This Sunday I preached on Mark 1: 29 – 39, which, in the NRSV, reads:
As soon as they left the synagogue, they entered the house of Simon and Andrew, with James and John. Now Simon's mother-in-law was in bed with a fever, and they told him about her at once. He came and took her by the hand and lifted her up. Then the fever left her, and she began to serve them. That evening, at sundown, they brought to him all who were sick or possessed with demons. And the whole city was gathered around the door. And he cured many who were sick with various diseases, and cast out many demons; and he would not permit the demons to speak, because they knew him. In the morning, while it was still very dark, he got up and went out to a deserted place, and there he prayed. And Simon and his companions hunted for him. When they found him, they said to him, "Everyone is searching for you." He answered, "Let us go on to the neighboring towns, so that I may proclaim the message there also; for that is what I came out to do." And he went throughout Galilee, proclaiming the message in their synagogues and casting out demons.I chose to focus on the healing of Simon’s mother-in-law, and I think that was the sermon I was supposed to preach. Still, I cannot seem to get something out of my head about this pericope. Mark says that Simon and his companions hunted for him (Jesus) when he had gone to pray in the deserted place.
There are a few common themes to Mark’s gospel that are important to note. The two words that appear most in Mark are “and” and “immediately” (kai andeuthos). Mark is a series of run-on sentences, which apparently are fine in Greek. And everything happens immediately. But every so often, Jesus steps away from everyone and everything to pray. When he does, they always find him and bring him back.This leads me to ask a few questions:
- Why do people feel the need to seek for Jesus and not as much now?
- Was the gospel he proclaimed different than the gospel we proclaim?
- Why are we chasing people to come to us, when the people were chasing Jesus?
I do not have answers to these questions, but I still ask. I think there is something in the immediacy of Jesus’ ministry. People needed healing; they needed the Kingdom of God to be real. They needed and they needed now.I do not believe that we are any less in need of healing, but I am not sure we are acting with the same immediacy. The Kingdom of God can wait? The healing you need, you can wait until next week, when I have more time, right? Maybe we as the church need to try something different. Maybe if we present the gospel with the immediacy of the Kingdom of God being at hand instead of come to my church, we have a good pot luck, maybe . . . These are people’s lives we are talking about. But I wonder if we even believe that the Kingdom of God is at hand. We certainly do not always act like it. The Kingdom of God, it is coming someday. But Jesus began his ministry saying the Kingdom of God was at hand. The love, we have to offer through Jesus is right now, immediately.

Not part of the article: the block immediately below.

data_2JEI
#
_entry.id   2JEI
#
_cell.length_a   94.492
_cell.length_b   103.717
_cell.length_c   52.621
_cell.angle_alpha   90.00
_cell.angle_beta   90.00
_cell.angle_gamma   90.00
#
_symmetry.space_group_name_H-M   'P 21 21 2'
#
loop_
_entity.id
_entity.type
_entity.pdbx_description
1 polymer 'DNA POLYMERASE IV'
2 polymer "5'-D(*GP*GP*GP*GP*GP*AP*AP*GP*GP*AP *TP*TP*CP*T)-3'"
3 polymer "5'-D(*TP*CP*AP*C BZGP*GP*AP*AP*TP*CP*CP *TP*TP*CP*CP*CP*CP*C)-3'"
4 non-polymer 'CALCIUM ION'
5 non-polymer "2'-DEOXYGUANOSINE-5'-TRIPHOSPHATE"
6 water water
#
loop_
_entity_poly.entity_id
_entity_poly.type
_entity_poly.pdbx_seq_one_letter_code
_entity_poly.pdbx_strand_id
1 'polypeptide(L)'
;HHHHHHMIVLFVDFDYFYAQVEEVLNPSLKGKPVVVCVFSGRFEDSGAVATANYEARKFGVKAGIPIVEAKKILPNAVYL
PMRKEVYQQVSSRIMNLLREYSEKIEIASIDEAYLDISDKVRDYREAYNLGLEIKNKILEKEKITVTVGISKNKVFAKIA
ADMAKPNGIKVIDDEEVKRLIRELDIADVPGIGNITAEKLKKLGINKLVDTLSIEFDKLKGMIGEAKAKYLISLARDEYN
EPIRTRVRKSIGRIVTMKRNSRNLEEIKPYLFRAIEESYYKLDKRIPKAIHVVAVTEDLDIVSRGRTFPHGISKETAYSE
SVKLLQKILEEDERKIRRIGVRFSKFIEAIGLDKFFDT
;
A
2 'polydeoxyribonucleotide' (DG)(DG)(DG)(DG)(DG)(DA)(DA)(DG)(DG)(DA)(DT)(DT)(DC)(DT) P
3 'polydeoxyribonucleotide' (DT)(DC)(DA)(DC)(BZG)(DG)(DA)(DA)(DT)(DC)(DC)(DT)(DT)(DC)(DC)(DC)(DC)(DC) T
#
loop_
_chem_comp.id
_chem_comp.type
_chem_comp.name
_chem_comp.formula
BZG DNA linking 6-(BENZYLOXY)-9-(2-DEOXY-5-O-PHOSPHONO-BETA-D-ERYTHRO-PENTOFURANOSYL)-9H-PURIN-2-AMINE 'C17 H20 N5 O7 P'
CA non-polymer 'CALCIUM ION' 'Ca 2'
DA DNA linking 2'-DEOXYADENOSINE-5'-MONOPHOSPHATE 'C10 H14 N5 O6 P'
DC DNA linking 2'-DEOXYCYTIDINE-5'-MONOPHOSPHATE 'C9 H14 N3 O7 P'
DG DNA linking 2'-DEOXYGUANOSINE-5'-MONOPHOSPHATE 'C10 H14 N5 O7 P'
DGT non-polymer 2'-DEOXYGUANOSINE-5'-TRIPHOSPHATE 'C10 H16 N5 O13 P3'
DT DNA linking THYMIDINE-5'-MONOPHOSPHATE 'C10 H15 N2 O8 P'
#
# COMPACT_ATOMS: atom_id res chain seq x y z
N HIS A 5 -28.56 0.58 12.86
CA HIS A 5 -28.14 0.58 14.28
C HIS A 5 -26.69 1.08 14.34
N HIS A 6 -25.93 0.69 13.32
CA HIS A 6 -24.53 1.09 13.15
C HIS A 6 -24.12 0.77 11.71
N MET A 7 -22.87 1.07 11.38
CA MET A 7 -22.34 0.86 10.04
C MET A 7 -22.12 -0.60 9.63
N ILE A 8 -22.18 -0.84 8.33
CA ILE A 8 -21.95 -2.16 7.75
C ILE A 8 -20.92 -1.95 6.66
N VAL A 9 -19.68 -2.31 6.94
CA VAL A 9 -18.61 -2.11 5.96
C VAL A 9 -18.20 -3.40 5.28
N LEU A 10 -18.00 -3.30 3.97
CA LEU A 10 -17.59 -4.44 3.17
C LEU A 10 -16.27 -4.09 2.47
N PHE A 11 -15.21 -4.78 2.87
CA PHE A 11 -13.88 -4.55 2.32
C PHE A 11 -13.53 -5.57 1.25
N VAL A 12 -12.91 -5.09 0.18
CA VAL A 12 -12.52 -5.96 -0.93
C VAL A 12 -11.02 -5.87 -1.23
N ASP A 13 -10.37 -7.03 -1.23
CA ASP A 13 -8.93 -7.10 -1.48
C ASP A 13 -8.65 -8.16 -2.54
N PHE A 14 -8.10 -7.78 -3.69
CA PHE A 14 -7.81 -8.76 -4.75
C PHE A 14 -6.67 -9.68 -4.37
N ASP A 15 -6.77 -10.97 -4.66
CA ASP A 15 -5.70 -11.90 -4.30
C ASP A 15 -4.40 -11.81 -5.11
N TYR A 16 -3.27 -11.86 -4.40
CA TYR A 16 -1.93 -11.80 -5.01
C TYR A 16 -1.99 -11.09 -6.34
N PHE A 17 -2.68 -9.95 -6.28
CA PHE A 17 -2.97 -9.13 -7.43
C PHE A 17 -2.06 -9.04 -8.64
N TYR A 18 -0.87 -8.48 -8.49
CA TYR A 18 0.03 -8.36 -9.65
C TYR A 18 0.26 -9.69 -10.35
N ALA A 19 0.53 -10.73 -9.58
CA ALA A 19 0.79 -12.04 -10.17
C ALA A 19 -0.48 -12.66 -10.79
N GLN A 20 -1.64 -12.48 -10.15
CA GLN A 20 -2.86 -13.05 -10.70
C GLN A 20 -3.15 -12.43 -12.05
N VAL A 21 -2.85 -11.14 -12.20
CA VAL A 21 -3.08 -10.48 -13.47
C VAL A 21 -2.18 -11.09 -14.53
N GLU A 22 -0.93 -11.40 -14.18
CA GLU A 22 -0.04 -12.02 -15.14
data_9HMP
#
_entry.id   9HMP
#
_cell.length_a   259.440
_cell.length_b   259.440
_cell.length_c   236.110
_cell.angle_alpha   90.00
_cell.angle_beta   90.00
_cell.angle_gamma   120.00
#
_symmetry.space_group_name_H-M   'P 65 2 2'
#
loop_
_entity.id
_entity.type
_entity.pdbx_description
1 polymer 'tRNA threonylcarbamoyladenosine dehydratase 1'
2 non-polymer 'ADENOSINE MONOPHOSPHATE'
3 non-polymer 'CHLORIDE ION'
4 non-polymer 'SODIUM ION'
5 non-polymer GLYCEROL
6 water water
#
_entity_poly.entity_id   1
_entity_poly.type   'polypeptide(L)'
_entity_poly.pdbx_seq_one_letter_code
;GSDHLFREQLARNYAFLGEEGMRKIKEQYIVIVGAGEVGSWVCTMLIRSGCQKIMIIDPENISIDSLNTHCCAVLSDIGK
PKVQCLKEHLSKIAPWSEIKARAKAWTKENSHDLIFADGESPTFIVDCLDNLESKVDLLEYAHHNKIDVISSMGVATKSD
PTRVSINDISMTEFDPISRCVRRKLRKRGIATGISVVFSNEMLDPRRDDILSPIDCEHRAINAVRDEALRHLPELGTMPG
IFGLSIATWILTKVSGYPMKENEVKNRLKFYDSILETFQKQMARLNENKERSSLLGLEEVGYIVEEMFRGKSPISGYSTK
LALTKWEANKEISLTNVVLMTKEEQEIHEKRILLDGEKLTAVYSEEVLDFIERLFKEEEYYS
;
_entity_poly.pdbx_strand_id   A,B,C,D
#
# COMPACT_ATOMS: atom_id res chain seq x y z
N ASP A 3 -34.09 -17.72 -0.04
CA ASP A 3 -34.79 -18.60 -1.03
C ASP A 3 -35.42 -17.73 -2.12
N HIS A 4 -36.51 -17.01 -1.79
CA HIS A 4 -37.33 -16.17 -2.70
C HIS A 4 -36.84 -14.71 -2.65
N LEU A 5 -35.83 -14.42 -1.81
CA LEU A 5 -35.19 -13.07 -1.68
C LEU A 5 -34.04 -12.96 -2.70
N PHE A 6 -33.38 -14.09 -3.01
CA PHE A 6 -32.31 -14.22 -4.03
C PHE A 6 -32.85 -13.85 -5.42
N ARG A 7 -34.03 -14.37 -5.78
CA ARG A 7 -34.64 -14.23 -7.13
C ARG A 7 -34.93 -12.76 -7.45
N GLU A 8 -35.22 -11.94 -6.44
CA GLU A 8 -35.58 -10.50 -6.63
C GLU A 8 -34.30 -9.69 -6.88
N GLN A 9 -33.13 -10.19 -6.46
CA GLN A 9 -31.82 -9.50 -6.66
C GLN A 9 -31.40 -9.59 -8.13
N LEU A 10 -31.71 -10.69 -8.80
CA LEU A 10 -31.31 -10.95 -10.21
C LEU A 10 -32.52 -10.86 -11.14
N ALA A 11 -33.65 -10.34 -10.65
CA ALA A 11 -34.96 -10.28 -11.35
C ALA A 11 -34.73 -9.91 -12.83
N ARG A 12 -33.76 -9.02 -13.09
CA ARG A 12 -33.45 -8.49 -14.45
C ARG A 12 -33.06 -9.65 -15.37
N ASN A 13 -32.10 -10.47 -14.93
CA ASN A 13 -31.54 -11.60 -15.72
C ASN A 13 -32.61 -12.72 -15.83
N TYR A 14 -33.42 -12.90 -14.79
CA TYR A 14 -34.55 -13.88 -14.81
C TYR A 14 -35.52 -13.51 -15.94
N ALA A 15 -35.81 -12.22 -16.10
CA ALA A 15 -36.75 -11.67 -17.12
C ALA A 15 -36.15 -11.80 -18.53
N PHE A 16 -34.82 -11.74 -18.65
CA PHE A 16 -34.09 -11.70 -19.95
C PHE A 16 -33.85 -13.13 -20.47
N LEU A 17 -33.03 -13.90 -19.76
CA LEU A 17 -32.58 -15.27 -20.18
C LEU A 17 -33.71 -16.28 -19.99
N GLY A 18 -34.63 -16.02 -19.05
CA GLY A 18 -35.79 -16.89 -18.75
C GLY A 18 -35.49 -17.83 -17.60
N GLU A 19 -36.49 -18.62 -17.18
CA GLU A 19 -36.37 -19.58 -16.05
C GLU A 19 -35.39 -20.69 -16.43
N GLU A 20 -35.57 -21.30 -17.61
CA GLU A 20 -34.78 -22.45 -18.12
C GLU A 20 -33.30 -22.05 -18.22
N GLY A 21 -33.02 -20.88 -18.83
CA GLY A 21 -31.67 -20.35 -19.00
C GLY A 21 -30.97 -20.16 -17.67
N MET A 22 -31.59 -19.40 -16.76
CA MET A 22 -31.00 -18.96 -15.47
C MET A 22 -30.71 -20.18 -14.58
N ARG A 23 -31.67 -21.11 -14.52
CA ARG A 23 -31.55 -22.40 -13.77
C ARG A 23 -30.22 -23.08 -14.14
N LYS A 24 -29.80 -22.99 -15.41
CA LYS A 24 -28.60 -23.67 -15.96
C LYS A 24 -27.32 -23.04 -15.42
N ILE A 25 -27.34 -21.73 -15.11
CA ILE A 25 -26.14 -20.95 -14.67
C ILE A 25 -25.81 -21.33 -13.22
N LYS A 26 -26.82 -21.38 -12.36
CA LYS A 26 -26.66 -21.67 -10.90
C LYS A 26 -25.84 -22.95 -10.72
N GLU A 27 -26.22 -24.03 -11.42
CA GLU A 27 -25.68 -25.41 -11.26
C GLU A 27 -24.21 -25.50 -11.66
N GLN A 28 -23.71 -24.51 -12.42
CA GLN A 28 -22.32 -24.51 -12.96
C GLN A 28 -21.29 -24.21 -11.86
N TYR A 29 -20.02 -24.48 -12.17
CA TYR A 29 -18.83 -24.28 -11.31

Again, I do not have the answers, but I think chasing people and begging them to come to our church service is not the same as initiating them into the kingdom of God (for more on this understanding of evangelism, see William Abraham’s The Logic of Evangelism). Maybe if we really got involved, got touchy-feely, and stepped into the reality of the everyday-life of others and the messiness of others, and loved our neighbors in such a way that God’s love would shine forth through us and change their lives . . . Maybe . . .My sermon was about our need for touch. Touch heals, but it is not safe. When you lay hands on another, you are not unaffected. When you hug another, you may get dirty too. When you walk alongside another, you may be ridiculed, mocked, and hated too. When you love others, you may experience a miracle. I am convinced there is no other way to show the love of God except to let God love the unloveable through you. If we were doing this, maybe . . . Just maybe we, the Body of Christ, would be hunted too.